It was looking like Lesley would compete at the Rio 2016 Paralympics. But with a couple of shoots left to try to qualify, a bad infection in her below knee stump led to nearly a year in hospital and an above knee amputation.
Make or break
Lesley had worked her way up the shooting rankings and won a European silver medal, but she wasn’t able to return to shooting until 2019. Forced to start again at the bottom, she wondered if it was all worth it.
Lesley said: “I went to a competition in Germany in 2019 and that was going to be make or break for my shooting career.
"From that event I was either going to decide that was it finished, or I’m giving this another try.
“I absolutely loved it and I realised how much I missed it. To this day I’m thankful I made that decision.”
The support of her family and the love of her sport has pulled Lesley through some dark times. She credits shooting with helping her physical and mental recovery.
She said: “Leaving the military through a medical discharge is crushing. You’re lost for a while and you wonder what you’re going to do and how you will manage, especially if you leave with a disability that you didn’t go in with.
“For me sport has been my rehab and my mental rehab. Being part of the shooting group feels like being back in the military because it’s a small group. When I put the GB uniform on to compete, I feel the same pride as when I put my military uniform on.
“Sport has been my saviour in a way.”
Lesley has also been aided on her road to Tokyo by staff at the sportscotland institute of sport and Scottish Target Shooting. She works closely with sportscotland Physical Preparation Coach Luke Birmingham, sportscotland Performance Lifestyle Advisor Paula Jarvie and Scottish Target Shooting Performance Coach Andrew Ross.
Blesma, a charity dedicated to assisting ex-service men and women who have suffered life-changing limb loss, have supported Lesley since her first diagnosis and helped fund her trip to Lima to qualify for Tokyo.
Lesley added: “sportscotland have been absolutely amazing. I do a lot of work with Scottish Target Shooting. The support they give is world class, I have a good relationship with my coach Andrew and his coaching is first class.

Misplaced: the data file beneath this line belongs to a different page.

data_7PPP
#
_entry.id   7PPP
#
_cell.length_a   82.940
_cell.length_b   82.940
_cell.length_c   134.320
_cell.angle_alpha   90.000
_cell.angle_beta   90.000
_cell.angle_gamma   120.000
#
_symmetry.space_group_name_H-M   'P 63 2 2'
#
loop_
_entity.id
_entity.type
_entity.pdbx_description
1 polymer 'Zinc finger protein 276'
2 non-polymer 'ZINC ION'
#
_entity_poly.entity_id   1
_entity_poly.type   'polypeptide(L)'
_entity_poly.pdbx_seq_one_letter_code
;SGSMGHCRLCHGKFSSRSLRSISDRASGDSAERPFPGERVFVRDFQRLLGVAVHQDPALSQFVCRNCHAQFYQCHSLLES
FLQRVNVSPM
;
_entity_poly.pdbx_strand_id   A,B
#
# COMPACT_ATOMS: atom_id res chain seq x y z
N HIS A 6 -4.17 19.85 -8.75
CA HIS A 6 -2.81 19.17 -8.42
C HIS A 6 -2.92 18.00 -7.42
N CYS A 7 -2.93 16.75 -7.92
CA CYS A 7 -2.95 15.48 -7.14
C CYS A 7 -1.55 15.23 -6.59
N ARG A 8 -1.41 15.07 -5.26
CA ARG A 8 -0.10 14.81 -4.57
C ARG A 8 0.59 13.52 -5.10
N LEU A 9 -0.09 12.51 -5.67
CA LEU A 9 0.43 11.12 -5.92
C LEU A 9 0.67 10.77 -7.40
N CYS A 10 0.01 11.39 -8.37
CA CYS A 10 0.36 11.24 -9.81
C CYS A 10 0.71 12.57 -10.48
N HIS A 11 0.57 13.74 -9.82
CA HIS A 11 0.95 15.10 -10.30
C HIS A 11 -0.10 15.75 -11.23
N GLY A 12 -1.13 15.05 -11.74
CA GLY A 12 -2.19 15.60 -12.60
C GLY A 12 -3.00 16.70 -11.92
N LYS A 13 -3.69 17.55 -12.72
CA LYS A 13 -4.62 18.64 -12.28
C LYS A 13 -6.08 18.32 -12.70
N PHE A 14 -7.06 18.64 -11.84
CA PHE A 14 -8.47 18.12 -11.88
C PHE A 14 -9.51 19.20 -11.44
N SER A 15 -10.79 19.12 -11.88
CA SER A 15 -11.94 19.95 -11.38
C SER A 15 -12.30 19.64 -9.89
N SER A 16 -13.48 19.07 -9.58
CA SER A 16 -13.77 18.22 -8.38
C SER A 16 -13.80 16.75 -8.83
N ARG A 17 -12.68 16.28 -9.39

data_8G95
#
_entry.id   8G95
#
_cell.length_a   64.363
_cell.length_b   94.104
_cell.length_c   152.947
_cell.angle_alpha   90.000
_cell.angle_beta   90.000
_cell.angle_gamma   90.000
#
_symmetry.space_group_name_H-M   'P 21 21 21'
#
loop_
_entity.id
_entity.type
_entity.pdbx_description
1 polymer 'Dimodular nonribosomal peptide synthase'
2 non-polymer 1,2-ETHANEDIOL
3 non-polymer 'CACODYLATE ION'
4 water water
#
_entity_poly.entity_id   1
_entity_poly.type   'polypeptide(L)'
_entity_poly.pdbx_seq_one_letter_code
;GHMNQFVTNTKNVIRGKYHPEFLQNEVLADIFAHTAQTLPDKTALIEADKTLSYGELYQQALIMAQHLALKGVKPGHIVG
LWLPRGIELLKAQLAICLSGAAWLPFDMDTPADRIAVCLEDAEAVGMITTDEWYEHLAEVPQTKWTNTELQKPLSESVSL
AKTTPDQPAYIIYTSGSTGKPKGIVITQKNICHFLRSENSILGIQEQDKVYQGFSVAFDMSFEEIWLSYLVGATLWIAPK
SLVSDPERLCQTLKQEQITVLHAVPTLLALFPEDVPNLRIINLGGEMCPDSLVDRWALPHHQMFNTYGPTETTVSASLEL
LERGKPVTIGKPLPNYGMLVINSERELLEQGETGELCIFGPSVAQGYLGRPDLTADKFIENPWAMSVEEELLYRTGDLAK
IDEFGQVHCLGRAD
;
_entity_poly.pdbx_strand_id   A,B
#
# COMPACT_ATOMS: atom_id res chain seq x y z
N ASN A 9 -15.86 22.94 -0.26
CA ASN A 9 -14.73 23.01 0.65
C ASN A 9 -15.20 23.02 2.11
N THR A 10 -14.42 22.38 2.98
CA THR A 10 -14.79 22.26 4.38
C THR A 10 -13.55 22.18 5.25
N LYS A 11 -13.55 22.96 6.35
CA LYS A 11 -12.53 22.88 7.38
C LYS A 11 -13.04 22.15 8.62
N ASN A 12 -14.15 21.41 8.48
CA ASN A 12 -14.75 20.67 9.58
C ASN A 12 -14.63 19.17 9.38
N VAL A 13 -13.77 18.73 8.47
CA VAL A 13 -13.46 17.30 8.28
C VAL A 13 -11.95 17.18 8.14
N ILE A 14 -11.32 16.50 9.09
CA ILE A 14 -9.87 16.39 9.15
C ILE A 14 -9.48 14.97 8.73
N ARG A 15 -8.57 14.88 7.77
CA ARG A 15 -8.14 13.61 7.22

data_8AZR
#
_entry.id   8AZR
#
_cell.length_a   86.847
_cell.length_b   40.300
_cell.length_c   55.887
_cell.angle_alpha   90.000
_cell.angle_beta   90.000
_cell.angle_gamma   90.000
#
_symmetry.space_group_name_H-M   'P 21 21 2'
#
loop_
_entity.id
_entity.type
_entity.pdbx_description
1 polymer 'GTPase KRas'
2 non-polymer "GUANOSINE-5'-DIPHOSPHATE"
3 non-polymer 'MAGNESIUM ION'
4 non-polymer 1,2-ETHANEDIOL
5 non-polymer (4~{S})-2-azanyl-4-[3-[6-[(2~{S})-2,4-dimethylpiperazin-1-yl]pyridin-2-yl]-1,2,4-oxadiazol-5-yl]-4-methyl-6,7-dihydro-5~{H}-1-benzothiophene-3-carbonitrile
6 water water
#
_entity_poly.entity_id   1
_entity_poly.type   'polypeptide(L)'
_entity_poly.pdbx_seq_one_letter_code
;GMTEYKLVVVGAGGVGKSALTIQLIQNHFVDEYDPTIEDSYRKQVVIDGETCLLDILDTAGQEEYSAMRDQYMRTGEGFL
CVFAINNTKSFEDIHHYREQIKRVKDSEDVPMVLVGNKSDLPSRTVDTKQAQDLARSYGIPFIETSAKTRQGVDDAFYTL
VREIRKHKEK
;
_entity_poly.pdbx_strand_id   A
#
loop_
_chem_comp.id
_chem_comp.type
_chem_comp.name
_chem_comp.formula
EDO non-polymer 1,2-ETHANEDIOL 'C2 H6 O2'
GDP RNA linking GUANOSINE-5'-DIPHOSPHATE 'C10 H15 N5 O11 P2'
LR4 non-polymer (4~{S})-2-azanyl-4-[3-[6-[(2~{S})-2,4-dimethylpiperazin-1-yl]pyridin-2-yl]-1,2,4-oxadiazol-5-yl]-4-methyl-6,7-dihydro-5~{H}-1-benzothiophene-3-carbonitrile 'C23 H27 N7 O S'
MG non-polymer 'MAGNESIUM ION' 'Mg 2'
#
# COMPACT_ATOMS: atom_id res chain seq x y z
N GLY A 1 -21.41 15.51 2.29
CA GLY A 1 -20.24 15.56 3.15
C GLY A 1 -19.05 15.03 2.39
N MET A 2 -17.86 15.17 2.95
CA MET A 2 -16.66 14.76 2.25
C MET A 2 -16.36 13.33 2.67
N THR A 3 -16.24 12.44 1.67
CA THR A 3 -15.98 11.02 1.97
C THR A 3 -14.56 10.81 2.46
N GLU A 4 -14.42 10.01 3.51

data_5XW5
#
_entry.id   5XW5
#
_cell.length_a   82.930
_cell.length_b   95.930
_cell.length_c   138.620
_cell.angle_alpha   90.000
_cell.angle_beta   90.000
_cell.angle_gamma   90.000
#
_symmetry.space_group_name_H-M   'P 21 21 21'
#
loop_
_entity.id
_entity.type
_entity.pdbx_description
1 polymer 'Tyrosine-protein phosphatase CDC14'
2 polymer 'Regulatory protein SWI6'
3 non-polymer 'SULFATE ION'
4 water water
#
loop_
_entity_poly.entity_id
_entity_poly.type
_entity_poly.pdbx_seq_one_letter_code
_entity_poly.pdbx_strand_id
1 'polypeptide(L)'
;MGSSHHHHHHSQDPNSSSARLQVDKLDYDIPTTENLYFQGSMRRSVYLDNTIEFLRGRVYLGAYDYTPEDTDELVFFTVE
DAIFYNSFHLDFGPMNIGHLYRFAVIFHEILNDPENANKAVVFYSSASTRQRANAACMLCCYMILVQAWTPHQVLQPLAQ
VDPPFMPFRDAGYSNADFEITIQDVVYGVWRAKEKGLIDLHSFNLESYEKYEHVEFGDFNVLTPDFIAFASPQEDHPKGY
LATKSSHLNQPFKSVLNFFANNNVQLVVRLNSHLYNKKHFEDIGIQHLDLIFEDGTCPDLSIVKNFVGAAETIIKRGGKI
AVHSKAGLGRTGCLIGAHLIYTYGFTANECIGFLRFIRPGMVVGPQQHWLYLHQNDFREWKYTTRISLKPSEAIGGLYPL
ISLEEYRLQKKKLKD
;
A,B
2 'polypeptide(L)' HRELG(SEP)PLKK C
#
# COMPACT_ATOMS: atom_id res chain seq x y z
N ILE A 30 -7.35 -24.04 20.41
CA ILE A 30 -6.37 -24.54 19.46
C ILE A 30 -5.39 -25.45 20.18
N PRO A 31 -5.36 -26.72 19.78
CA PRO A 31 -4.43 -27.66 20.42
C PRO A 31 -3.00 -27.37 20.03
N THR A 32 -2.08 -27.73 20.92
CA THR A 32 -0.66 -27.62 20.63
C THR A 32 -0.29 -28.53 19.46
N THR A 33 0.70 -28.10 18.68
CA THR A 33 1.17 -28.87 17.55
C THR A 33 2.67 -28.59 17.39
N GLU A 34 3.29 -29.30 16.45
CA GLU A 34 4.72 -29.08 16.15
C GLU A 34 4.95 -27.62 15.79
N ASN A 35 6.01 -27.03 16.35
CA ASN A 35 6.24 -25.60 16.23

“I do a lot of work with Paula in the performance lifestyle team at the sportscotland institute of sport. It’s different things to get me in the right mindset, I now write journals, I keep a note of everything. I track my sleep and mood, it’s not one specific thing. It looks at everything possible to make me feel my best when I’m competing.
“I have my own strength and conditioning coach, my own nutritionist, physios and doctors so the support I receive is world class. They have given me everything I need to go to Tokyo and put in a really good performance.
“Blesma have also been incredible. They’ve supported me pretty much from my initial diagnosis and discharge until now.”
Paula Jarvie, sportscotland Performance Lifestyle Adviser, said: “It’s been a real privilege to support Lesley on this whirlwind journey to Tokyo. Continually constructing positive outcomes from the number of setbacks and challenges she has faced, Lesley embodies the true essence of resilience and perseverance in both her sport and her life. I’m constantly amazed by her strength of character, focus and dedication toward achieving her dreams.”
Jennifer Ross, 5-time Commonwealth Games medal winner and Scottish Target Shooting Performance & Pathways Manager, said:
“Everyone here at STS is so proud of Lesley, not only for what she has achieved since her return to the sport, but the manner in which she has achieved it.
“Every athlete competing in Tokyo will have put in an enormous amount of hard work, discipline and sacrifice, but it’s the way Lesley conducts herself through those challenges – both on range and off – that highlight just what a remarkable individual she is. As a former athlete, I know what it takes to perform at this level and Lesley has it all in spades. It is a joy and a privilege to work with her and we wish her all the very best out in Tokyo.”